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The Engineer, Documentary About the Man Unearthing the Dead in El Salvador's Gang Wars

Pandillas

Symbolic weapon handover from the gangs to Monsignor Colindres and Raúl Mijango. Photo on Flickr by user Departamento de Seguridad Pública OEA (CC BY-ND 2.0).

The documentary “The engineer” tells the story of the man that unearths the dead in El Salvador's gang wars. Israel Ticas has been trained as a civil engineer, and as forensic criminologist, every day brings with it the promise of new bodies, victims of a remorseless Salvadoran gang culture, dumped in disused wells or buried in the thicket of inaccessible woodland.

This has made him a target for the pandilleros, whose ugly deeds he unearths. “He's sticking his nose in where it doesn't belong”, comments one member of 18 Street. In spite of the risks, however, and not for want of a way out, Israel Tocas carries on. “When you think of the 20 mothers waiting for the bodies down there, that's when you get motivated”.

Palestinians are Friends with Journalists

Marcelino Torrecilla N. has started a series in Spanish called Stories from Gaza. The first installment by this United Arabe Emirates based Colombian was published on El Tiempo of Bogotá and tells a story of two Gulf News journalists in Abu Dhabi.

Taking pictures in the Gulf is challenging and even when trying to take pictures of women. But Palestinians are used to be photographed. The media are friends of the Palestinians and they know that. as Torrecilla translates:

In Gaza it is very different. With one of the highest concentrations of media in the world, the people of Gaza are used to being photographed. Not only this, but they welcome the eyes of the world. The Palestinians don't have an army to fight with. They have the rocks they throw at Israeli soldiers and they have their tears.

For more stories about the Gaza Strip in Spanish told by an eye witness, follow Marcelino Torrecilla's updates on Twitter.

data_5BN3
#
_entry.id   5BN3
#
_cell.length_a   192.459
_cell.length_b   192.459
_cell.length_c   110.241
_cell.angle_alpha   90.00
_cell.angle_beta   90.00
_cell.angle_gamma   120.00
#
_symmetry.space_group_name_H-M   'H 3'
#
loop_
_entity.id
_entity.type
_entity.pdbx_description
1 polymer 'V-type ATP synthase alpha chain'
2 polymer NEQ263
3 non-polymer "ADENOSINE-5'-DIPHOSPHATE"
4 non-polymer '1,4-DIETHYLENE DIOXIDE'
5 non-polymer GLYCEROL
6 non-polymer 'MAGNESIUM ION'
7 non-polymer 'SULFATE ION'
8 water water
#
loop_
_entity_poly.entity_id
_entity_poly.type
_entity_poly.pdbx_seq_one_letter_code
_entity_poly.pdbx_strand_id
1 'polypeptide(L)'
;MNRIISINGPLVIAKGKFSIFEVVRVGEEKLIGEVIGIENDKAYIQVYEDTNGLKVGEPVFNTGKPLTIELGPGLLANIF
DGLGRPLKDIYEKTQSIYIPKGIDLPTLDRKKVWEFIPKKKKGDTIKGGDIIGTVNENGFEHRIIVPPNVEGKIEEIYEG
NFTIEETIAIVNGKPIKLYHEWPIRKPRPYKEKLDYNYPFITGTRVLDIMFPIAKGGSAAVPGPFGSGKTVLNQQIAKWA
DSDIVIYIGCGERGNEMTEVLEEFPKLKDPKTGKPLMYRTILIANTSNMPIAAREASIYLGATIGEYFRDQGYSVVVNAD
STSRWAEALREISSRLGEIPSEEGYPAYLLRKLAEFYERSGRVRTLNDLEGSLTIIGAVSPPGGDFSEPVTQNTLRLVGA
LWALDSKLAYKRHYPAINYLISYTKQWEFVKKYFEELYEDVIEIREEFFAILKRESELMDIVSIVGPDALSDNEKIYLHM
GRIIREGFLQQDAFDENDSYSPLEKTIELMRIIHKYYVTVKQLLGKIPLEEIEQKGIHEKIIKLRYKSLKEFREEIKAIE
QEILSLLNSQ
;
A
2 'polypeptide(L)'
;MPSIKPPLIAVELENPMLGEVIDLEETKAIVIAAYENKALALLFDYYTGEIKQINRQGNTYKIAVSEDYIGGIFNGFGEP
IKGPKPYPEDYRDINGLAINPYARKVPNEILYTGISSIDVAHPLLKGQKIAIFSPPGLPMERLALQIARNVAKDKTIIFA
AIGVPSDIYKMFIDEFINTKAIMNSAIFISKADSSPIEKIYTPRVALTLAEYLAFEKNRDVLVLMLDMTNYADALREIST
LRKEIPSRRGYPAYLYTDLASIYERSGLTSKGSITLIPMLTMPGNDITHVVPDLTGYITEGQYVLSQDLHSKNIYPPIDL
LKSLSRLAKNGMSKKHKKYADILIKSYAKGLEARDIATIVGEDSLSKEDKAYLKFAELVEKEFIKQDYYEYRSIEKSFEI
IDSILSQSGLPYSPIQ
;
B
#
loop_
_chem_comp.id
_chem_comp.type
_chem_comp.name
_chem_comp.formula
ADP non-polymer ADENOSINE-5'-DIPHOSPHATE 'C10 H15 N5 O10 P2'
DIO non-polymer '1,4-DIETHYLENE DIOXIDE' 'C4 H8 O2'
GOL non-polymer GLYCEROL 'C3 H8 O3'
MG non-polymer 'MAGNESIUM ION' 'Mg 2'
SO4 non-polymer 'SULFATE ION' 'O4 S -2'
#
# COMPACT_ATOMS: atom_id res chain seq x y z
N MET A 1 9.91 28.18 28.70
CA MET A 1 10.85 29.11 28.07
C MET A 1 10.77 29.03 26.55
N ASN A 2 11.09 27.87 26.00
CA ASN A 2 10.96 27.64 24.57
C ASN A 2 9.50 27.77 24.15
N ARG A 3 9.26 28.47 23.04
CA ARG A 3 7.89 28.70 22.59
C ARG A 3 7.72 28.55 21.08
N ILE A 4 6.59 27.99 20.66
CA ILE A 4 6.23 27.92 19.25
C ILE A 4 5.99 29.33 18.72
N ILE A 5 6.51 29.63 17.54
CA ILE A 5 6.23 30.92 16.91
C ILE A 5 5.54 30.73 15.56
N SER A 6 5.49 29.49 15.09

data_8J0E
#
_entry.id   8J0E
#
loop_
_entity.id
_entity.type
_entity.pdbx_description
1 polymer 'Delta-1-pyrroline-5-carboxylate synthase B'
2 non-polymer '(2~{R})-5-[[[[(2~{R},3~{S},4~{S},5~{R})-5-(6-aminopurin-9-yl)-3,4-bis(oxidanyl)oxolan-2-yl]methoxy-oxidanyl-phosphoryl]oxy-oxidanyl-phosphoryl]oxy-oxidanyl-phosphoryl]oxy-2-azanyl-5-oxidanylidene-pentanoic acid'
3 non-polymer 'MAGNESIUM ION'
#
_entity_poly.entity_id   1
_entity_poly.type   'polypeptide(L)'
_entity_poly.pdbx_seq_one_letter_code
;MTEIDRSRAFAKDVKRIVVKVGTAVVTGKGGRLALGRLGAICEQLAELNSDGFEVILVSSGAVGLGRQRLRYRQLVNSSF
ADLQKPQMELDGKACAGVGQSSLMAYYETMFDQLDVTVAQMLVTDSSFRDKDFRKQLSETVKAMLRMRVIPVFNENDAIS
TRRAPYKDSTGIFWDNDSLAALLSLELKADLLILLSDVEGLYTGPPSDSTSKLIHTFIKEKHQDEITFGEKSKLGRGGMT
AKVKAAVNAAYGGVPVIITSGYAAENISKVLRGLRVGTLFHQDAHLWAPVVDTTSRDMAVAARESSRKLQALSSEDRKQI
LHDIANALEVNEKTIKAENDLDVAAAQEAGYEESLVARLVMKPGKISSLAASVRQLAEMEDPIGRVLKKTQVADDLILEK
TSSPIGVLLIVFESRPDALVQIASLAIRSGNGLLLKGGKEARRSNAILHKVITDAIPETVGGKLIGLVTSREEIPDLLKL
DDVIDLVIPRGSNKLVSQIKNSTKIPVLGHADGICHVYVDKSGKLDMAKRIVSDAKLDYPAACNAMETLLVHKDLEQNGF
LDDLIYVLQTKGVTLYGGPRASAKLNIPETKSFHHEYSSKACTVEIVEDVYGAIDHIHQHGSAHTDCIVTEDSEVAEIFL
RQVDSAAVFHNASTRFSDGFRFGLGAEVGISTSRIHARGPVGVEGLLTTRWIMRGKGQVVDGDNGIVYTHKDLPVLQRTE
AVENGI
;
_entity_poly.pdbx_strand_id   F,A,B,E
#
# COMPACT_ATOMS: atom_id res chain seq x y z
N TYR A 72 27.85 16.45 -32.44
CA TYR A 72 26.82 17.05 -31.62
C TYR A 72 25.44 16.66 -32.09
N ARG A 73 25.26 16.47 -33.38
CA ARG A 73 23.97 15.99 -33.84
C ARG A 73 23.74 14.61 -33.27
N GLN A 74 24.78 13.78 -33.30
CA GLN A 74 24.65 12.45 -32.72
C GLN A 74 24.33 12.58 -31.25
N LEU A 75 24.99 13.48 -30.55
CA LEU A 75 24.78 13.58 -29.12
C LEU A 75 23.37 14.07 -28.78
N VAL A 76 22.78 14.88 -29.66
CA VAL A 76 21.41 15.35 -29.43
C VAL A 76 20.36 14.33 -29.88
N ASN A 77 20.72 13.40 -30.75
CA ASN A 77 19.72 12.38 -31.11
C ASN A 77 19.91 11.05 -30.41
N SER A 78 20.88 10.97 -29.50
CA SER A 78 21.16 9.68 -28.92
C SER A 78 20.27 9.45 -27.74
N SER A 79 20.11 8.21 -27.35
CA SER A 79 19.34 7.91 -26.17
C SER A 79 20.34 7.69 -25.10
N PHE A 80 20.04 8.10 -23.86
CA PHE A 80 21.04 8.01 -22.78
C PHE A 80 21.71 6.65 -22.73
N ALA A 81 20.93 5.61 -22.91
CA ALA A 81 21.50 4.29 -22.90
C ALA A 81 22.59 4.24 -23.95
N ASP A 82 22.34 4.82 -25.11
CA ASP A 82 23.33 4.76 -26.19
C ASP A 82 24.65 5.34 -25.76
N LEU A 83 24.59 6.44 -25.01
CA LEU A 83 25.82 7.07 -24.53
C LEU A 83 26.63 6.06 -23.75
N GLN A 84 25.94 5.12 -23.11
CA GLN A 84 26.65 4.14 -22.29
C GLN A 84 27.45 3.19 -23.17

This post was part of the elventh #LunesDeBlogsGV (Monday of blogs on GV) on July 14, 2014.

The Maya Nut, a Nature Giant

In the Guatemalan department of Petén, a group of local women market natural products prepared with Maya nut, well known as natural medicine. The president of the producer association, Benedicta Galicia Ramírez, notes they “pick up the seed and then dry it, toast and grind it to make fluor”, and that the Maya nut enhances children growth, with food values higher than maize, beans, cassava and plantain.

This species grows in many American countries, from Mexico to Peru, and is very appreciated for its medicinal and nutritious attributes:

Video: Here we introduce the project “Selva Viva”, by a group of women who produce food items from the Maya nut tree.

Here, the consumption of the Maya nut seed gets promoted.

Biofortified Bananas for Beta Carotene Deficiency

Félix Moronta Barrios is a Venezuelan biologist who spreads scientific culture among Spanih speaking community. He recently explained the researches and biotechnologic findongs about transgenic bananas in Uganda and the United States.

The banane cultivated in Uganda has no A vitamin. That's why its modification is necessary. Moronta Barrios warns the skeptical:

Antes de que piensen cosas como “natural es mejor”, “otra vez los científicos jugando a ser dios”, “lo modificado genéticamente es malo malísimo”, etc, etc, etc. sepan que la transgénesis también ocurre naturalmente, como expliqué aquí. Que el plátano, banana o cambur que consumimos hoy en día es un invento humano, tal como explica Ciencia de Sofá en “El oscuro pasado de los plátanos“. Y para que no termine ahí la sorpresa, les cuento que es un alimento radiactivo por su alto contenido en potasio; tanto, que camiones cargados de plátanos hacen saltar las alarmas en algunas aduanas. Incluso hay una unidad de medida al respecto, la dosis equivalente a un plátano.

Before you think of things such as “natural is best”, “again scientists playing God”, “genetically modified is not good”, etc, you better know that transgenesis goes on naturally, as explained here. The bananas we eat are human creation, as stated by Ciencia de Sofá on “The dark past of bananas“. And for more surprises, let me tell you this is a radiactive fruit, due to its high content of potasium. So much that banana trucks start the alarms in some customs control. There even is a measuring unit about that, the dose equivalent to a banana.

For updates about biology and biotechnology by an expert written in Spanish with a simple language, visit the blog by Felix Moronta or follow his tweets on morontafelix.

This post was part of the eleventh #LunesDeBlogsGV (Monday of blogs on GV) on July 14, 2014.

“Racism is Not an Issue in Latin America” — Seriously?

In an opinion piece for the New York Times titled “Latin America's Talent for Tolerance,” Enrique Krauze proposes the notion that Latin America is less prone to racism: